I walk with my boots tied loosely, laces sloppy within the confines of my gaiters. No blisters, just loose friction between the socks and the lining of the mid-weight Scarpa mountain boot. I follow Tina and Sarah across a small, bog filled depression and try to be nonchalant about the muck. Despite their use of a log, I stride off it early and one leg sinks calf deep, above the gaiter, into thick, blackish mud. I walk it out, but my boot stays put. My socked foot hangs uselessly, unprotected, from a bent leg. The sock having stretched off my toes, gives an impression of a limp, useless appendage.
Banter around the kitchen, the threat of water from the sky, and the scattered assemblages of backpacks and tents had this day starting like any other. Ten Columbia Business School students, one co-instructor, and I are navigating our way through the remote-ish northwest corner of the Avellano Region in Chilean Patagonia. They are mostly new to backcountry travel and camping, Mafe and I are not.
It was still new, not like it would be in the end. Our second morning didn’t portend any obvious challenges. Yesterday we had followed an old road. It wasn’t on our maps, but back when we were in town, with access to the technology, Google Earth had shown its swath. Here though we had maps, not cell service, not Google Earth or Gaia. The latter two would have been much more familiar to these students.
We identified a small area on the map as our destination. A small bend in the river, upstream of a confluence, in an otherwise nondescript, “flat” area on a map with 50 meter contour intervals and thumb print sized square kilometers. We would meet in that vicinity to search for camp. NBD. Pretty sure we would keep walking up the road and hand rail the river if need be. Patagonia had other ideas.
We walk up the road and the road turns to corduroy. Not the soft velvet of the pants of my youth, but of the perpendicular logs that solidify the road surface through bog and steeps. On the steeps, the corduroy made waterfalls as the wetness of the bogs and marshes spilled out from above. We slowly wet from the bottom up and the top down as we attempt to prance around the endless muck with a dribbling sky above.
Dancing around the endless muck is useless. We are three days in, with four to go. There is no way we are getting out of here with dry feet. One, it is Patagonia, two, shit will happen, and three, it is just so much faster to not worry about this outsized luxury. Luxury is privilege. Privilege is walking wherever you want when you want. In the backcountry that saves time and time is safety. Wet feet are a privilege, a freedom that it only takes an astute mind or a wet day to recognize.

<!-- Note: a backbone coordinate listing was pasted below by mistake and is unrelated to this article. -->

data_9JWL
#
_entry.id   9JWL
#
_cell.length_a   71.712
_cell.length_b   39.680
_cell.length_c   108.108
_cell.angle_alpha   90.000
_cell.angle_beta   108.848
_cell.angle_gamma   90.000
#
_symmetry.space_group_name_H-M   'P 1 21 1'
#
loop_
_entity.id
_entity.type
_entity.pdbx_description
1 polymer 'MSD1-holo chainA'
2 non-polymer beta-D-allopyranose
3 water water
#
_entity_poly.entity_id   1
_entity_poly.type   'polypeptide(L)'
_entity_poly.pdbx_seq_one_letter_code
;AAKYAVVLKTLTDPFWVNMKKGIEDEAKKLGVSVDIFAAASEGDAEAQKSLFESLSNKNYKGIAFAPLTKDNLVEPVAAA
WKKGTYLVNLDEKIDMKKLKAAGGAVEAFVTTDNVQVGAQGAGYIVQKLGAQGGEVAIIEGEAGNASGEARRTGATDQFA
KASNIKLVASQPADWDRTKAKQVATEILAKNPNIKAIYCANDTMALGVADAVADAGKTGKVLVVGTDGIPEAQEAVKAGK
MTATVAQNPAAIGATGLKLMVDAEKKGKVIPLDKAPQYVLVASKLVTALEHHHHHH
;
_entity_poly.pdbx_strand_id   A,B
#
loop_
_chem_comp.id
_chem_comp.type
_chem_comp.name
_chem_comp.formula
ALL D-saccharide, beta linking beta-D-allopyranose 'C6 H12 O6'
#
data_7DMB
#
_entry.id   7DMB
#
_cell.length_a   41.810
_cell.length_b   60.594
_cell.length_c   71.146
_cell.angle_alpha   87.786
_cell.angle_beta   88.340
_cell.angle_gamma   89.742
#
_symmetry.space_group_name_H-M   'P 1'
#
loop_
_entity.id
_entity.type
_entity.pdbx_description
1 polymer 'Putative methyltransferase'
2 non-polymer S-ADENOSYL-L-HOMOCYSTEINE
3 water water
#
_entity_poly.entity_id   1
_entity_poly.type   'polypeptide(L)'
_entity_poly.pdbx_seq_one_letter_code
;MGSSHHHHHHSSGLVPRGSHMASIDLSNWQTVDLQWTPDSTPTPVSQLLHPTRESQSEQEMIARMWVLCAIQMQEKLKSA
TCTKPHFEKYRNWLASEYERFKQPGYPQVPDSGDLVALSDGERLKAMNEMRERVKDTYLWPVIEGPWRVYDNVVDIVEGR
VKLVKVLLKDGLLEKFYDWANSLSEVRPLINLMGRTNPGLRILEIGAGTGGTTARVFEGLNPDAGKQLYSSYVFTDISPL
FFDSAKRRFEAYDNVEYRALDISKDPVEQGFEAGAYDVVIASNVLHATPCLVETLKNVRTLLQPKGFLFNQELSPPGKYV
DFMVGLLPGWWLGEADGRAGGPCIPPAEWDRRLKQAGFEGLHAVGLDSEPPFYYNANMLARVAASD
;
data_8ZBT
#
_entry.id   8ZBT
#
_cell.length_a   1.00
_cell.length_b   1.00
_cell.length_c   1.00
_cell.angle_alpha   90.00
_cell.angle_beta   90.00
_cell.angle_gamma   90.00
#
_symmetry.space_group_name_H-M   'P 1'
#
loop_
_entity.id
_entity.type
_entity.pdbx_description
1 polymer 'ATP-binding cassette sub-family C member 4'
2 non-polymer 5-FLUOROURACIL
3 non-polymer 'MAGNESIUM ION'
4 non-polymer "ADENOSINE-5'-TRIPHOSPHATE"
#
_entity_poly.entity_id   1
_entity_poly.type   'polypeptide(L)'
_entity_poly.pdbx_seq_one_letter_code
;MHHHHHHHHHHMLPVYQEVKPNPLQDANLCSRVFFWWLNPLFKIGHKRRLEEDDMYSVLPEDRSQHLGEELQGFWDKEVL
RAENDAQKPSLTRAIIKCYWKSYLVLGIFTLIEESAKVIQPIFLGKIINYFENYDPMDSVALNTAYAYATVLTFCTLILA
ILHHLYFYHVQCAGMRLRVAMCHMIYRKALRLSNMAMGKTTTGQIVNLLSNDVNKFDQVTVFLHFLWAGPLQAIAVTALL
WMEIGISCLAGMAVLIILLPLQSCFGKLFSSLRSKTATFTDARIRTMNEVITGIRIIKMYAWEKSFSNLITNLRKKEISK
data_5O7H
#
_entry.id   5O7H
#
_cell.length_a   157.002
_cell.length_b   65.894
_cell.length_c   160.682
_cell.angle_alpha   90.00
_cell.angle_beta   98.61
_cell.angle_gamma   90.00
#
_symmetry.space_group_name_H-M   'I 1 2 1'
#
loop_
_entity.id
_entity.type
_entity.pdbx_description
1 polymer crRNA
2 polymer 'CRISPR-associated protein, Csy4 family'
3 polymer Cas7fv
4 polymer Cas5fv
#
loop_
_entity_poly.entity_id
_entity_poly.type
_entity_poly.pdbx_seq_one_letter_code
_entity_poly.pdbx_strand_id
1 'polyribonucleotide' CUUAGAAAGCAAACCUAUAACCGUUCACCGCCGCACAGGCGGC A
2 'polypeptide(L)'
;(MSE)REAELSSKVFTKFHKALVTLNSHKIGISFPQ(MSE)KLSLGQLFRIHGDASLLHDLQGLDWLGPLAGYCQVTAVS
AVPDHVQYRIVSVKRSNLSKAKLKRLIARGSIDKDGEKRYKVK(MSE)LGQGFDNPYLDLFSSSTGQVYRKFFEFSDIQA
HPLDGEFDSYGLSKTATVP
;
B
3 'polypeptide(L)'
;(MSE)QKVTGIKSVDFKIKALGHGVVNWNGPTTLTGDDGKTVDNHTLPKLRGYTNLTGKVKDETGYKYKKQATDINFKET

The road veers left, down toward the river. Sarah is the designated leader of the day and after a quick consultation the group decides to strike off into the fireswamp. Draping green moss and lichen coat and drip from the branches of old, crotchety beech trees. Their brethren, forebears, and limbs lay scattered and broken, rotting and turning to soil on the damp, sunless, floor. Above us, if unseen through the thick overstory, lie the valley’s delineators: steep glacier carved walls replete with waterfalls and hanging glaciers. We navigate with their imposing, over the shoulder presence. They seem to say, “go this way, do not climb my hills, walk this way.” Even with their guidance, our route is circuitous and slow as we avoid creeks, bogs, blowdowns, and thick brush. There is nothing simple about the off trail navigation in this remote Patagonian valley.
There is freedom in wet feet I proclaim as we pick our way through the bush. I don’t let on that my boot/gaiter combination is pretty darn waterproof and I can stand in a stream for a minute without the feeling of dampness encroaching onto my feet. I step in all the puddles and muck I can, and slowly as the boots and feet of others become wet, they too understand the simplicity and freedom. “Just go where you want,” Tina says; “when something has happened already, there is no point in worrying about it.” Out ahead Sarah navigates across a boggy area, using a log to avoid the muck. I unceremoniously leap off the log toward dry-ish ground, miss, land in the muck, sticking the landing and walking out of it, while simultaneously walking out of my boot…
I laugh, and despite my trekking poles providing good enough balance, fall forward and land on some dry-ish ground. Behind me Josh and Hansong balance on the log and try to excavate my boot, grabbing the legless gaiter and pulling up against the suction of strong mud. Hansong moves to dry ground and Josh balances with his pack on and digs around.
The boot, freed, is tossed to where I lay on the ground, pack on, laughing and trying to keep my sock from landing in the sticks and mud. I slide the muddied gaiter and boot over my foot and push it back in while explaining my philosophy on loose boots.
Whoops and ca-caws unite the two hiking groups somewhere prior to the days destination, but not before all members got on board the Freedom in Wet Feet train. The map it turns out doesn’t denote bogs very well and we find ourselves making camp in the small clearings of a beech forest. We tuck our tents onto small durable surfaces of compacted leaves and detritus and rig up cooking tarps to protect us from the drizzle that increased throughout the day. We shove chocolate and sugary treats into each other’s hands and share tales of the days adventures.
From here on out, the travel will be easier, not because the terrain changes, but because we have wet feet; we can walk the quick and dirty routes versus the slow and clean.
*Freedom is just another word for nothing left to lose. . . once your feet are wet, you got nothing to lose, except maybe a boot, when walking through the water.
Featured Image: The campsite we united at after a day of wet feet and boggy travel.